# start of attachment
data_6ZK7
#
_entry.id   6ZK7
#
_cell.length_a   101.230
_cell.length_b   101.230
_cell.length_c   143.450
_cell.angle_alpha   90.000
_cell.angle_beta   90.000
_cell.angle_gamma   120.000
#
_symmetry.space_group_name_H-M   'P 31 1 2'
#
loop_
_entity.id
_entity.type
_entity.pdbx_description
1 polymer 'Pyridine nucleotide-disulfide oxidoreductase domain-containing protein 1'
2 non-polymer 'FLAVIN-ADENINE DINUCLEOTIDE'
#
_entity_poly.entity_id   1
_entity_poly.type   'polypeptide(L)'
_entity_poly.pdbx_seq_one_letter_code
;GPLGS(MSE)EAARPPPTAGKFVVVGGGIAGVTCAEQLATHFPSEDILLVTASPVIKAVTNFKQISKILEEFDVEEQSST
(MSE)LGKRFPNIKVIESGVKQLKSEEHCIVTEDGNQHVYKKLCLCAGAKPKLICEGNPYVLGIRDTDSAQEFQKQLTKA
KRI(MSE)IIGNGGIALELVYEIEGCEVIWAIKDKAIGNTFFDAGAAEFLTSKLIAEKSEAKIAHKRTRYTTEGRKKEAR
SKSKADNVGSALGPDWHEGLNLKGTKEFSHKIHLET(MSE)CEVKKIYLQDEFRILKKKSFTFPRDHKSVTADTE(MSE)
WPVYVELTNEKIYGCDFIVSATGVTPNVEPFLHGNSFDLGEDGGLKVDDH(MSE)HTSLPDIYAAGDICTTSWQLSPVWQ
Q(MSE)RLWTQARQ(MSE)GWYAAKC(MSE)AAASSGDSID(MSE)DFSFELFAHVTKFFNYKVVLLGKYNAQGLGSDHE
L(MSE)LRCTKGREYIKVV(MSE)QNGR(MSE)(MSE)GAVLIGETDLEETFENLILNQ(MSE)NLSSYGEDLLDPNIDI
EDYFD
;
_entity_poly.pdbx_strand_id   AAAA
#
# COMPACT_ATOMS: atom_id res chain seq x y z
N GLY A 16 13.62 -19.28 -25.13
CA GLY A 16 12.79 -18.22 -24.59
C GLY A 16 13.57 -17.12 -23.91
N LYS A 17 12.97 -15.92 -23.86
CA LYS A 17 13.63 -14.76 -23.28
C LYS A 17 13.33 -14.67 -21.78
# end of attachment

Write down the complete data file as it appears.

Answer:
data_6ZK7
#
_entry.id   6ZK7
#
_cell.length_a   101.230
_cell.length_b   101.230
_cell.length_c   143.450
_cell.angle_alpha   90.000
_cell.angle_beta   90.000
_cell.angle_gamma   120.000
#
_symmetry.space_group_name_H-M   'P 31 1 2'
#
loop_
_entity.id
_entity.type
_entity.pdbx_description
1 polymer 'Pyridine nucleotide-disulfide oxidoreductase domain-containing protein 1'
2 non-polymer 'FLAVIN-ADENINE DINUCLEOTIDE'
#
_entity_poly.entity_id   1
_entity_poly.type   'polypeptide(L)'
_entity_poly.pdbx_seq_one_letter_code
;GPLGS(MSE)EAARPPPTAGKFVVVGGGIAGVTCAEQLATHFPSEDILLVTASPVIKAVTNFKQISKILEEFDVEEQSST
(MSE)LGKRFPNIKVIESGVKQLKSEEHCIVTEDGNQHVYKKLCLCAGAKPKLICEGNPYVLGIRDTDSAQEFQKQLTKA
KRI(MSE)IIGNGGIALELVYEIEGCEVIWAIKDKAIGNTFFDAGAAEFLTSKLIAEKSEAKIAHKRTRYTTEGRKKEAR
SKSKADNVGSALGPDWHEGLNLKGTKEFSHKIHLET(MSE)CEVKKIYLQDEFRILKKKSFTFPRDHKSVTADTE(MSE)
WPVYVELTNEKIYGCDFIVSATGVTPNVEPFLHGNSFDLGEDGGLKVDDH(MSE)HTSLPDIYAAGDICTTSWQLSPVWQ
Q(MSE)RLWTQARQ(MSE)GWYAAKC(MSE)AAASSGDSID(MSE)DFSFELFAHVTKFFNYKVVLLGKYNAQGLGSDHE
L(MSE)LRCTKGREYIKVV(MSE)QNGR(MSE)(MSE)GAVLIGETDLEETFENLILNQ(MSE)NLSSYGEDLLDPNIDI
EDYFD
;
_entity_poly.pdbx_strand_id   AAAA
#
# COMPACT_ATOMS: atom_id res chain seq x y z
N GLY A 16 13.62 -19.28 -25.13
CA GLY A 16 12.79 -18.22 -24.59
C GLY A 16 13.57 -17.12 -23.91
N LYS A 17 12.97 -15.92 -23.86
CA LYS A 17 13.63 -14.76 -23.28
C LYS A 17 13.33 -14.67 -21.78